FIG. 8 is an explanatory diagram showing an example of pulse width adjustment in the drive control circuit of this embodiment. FIG. 8A shows a normal state. In this normal state, adjustment by the excitation area setting unit 245 is not performed, and the signal Sd (or full-wave rectified signal Sb) after the offset / gain adjustment is used as the adjusted waveform signal Swave as it is. Since the original PWM signal Spwm is a signal that simulates a change in the voltage level of the adjusted waveform signal Swave with a rectangular wave, the original PWM signal Spwm is a signal that generates a pulse in almost all the sections thereof. FIG. 8B shows an example in which the pulse width of the original PWM signal Spwm is adjusted by changing the offset adjustment and the gain adjustment from the normal state of FIG. As in this example, the pulse width of the original PWM signal Spwm can also be adjusted by changing at least one of the offset adjustment and the gain adjustment, thereby controlling the operation of the motor.

  FIG. 9 is an explanatory diagram showing another example of pulse width adjustment in the drive control circuit of this embodiment. FIG. 9A shows the same normal state as FIG. FIG. 9B shows an example in which the pulse width of the original PWM signal Spwm is adjusted by changing the sawtooth signal Ssaw from the normal state of FIG. 9A. As in this example, the pulse width of the original PWM signal Spwm can also be adjusted by changing the waveform of the sawtooth signal, thereby controlling the operation of the motor.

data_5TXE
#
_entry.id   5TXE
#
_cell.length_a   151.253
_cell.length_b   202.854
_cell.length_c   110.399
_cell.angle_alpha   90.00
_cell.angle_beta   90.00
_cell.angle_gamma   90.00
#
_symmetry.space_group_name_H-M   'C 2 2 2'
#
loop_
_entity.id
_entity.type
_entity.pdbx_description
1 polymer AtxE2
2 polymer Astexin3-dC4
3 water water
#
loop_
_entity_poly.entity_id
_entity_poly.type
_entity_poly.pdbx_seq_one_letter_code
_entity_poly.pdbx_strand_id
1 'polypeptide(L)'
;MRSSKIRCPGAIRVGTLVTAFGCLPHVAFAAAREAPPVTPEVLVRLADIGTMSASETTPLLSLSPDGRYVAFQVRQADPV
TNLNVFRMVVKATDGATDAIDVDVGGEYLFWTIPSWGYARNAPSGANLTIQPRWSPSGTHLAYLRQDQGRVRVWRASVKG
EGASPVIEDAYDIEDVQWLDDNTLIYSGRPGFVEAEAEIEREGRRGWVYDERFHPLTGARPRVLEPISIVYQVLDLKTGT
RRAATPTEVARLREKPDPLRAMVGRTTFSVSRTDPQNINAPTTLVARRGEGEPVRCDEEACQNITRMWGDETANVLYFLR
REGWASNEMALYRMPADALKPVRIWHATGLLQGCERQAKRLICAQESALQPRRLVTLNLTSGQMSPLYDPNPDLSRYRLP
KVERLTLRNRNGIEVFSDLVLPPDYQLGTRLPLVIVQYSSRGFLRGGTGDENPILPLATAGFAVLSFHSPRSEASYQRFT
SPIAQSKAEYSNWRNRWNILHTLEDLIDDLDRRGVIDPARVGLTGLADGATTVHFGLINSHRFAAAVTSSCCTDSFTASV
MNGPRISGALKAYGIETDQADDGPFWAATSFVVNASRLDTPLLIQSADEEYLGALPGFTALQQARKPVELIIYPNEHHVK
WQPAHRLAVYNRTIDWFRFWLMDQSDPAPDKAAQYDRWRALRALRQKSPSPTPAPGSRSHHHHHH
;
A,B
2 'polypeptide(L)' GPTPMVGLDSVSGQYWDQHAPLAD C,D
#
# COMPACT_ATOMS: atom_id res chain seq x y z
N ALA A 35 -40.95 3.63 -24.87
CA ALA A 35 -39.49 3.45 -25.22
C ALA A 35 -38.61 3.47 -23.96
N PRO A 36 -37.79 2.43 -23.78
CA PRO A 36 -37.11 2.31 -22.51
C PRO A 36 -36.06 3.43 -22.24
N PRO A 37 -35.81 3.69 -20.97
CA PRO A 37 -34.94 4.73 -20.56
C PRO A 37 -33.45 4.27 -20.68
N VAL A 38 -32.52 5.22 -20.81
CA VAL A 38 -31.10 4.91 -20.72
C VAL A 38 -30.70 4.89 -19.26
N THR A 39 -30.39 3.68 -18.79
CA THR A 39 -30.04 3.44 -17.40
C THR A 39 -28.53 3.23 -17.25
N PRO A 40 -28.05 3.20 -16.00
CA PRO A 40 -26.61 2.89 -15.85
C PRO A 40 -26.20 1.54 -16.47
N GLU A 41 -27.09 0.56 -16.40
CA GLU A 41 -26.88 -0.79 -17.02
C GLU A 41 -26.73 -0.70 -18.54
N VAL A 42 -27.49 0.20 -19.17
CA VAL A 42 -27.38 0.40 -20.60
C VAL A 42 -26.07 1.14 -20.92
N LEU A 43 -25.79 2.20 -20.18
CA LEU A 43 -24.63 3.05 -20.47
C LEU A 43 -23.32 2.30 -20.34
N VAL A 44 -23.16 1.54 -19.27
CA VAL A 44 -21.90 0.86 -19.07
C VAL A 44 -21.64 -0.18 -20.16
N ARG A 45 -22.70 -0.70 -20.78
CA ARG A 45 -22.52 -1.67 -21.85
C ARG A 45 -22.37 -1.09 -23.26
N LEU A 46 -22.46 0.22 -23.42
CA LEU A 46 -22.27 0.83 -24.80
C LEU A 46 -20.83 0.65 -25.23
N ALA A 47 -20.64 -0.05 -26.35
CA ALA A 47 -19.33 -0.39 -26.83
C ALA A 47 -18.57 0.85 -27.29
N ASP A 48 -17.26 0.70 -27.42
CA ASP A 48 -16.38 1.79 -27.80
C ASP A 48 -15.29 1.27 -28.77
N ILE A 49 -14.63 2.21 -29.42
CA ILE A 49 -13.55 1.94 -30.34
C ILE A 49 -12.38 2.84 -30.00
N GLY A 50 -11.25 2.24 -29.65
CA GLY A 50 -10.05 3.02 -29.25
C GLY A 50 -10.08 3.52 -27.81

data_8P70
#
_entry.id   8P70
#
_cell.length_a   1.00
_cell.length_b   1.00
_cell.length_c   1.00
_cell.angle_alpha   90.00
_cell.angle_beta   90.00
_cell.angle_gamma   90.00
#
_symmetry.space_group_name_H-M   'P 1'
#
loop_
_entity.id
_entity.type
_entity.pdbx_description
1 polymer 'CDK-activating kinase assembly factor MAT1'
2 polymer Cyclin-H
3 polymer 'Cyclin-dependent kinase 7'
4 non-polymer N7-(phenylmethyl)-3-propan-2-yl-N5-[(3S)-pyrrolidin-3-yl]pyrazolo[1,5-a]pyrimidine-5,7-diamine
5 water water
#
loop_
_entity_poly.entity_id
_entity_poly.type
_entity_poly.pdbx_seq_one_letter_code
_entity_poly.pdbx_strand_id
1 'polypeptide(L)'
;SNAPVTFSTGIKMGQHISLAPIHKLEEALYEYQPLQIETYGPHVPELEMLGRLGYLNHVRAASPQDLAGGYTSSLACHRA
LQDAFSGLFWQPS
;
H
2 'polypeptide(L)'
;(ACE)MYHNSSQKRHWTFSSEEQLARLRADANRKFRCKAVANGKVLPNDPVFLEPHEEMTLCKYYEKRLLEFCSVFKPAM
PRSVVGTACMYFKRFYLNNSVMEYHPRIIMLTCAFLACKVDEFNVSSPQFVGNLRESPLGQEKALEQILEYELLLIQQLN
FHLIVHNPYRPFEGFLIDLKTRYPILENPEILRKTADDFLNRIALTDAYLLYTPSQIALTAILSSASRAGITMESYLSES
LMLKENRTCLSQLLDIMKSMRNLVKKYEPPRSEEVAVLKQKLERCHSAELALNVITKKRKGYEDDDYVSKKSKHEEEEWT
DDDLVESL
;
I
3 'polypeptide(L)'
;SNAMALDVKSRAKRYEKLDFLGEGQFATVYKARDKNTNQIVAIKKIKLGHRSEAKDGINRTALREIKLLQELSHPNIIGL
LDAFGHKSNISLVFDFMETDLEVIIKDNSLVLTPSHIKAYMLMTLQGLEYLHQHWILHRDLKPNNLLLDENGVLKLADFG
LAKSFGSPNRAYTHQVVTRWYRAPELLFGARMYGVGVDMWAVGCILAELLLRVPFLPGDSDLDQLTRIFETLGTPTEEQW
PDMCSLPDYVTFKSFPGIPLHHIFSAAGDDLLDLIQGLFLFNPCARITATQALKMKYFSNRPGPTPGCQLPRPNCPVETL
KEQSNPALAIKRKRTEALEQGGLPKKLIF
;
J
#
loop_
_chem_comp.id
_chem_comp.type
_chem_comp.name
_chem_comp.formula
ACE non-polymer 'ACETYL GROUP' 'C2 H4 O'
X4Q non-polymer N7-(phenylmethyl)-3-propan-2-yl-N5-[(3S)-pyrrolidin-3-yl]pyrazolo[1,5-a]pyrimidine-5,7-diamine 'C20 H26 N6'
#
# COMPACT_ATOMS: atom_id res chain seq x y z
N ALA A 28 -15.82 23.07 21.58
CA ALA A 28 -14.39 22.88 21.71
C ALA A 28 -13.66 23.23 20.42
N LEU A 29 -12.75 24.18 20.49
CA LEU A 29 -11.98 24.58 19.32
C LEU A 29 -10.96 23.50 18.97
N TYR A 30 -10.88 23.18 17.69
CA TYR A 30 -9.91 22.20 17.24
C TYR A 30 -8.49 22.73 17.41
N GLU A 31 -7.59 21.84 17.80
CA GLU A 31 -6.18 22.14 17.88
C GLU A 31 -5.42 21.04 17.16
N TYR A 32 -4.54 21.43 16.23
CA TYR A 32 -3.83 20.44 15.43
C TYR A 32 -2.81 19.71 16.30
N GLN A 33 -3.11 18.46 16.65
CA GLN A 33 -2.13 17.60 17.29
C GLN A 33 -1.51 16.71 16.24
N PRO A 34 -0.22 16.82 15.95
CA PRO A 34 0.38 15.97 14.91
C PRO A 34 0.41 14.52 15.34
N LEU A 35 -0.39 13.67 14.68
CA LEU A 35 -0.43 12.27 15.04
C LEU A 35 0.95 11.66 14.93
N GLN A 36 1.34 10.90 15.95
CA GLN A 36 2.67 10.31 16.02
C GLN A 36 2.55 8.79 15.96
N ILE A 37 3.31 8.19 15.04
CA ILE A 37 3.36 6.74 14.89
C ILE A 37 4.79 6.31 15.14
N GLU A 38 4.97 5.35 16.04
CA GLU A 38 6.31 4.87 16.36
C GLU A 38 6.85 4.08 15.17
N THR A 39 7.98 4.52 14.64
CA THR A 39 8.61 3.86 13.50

In the above embodiment, since the PWM signals DRVA1 and DRVA2 are generated from the sensor output SSA using an analog circuit, it is possible to generate a PWM signal with a simpler configuration than using a digital circuit. In addition, since the analog waveform adjustment unit 240 performs full-wave rectification on the sensor output SSA and executes PWM control using the signal after full-wave rectification, the PWM control is executed using a signal having both positive and negative waveform sections. Compared to the case, the circuit configuration can be simplified. Further, the analog waveform adjustment unit 245 uses the excitation region setting unit 245 (effective signal region setting unit) that validates only a part of the signal after full-wave rectification and invalidates the other part. Efficiency can be improved.

B. Variations:
The present invention is not limited to the above-described examples and embodiments, and can be implemented in various modes without departing from the gist thereof. For example, the following modifications are possible.

B1. Modification 1:
In the above embodiment, the sawtooth wave signal Ssaw is used as the carrier signal for PWM control, but other signals such as a triangular wave may be used as the carrier signal.

B2. Modification 2:
In the above embodiment, a single-phase brushless motor is used as the motor, but the present invention can also be applied to other various motors. In addition, any number of poles and phases of the motor can be adopted.

B3. Modification 3:
In the above embodiment, the motor is used as the controlled device controlled by the PWM control circuit. However, the present invention is also applicable to a circuit that controls the controlled device other than the motor.

B4. Modification 4: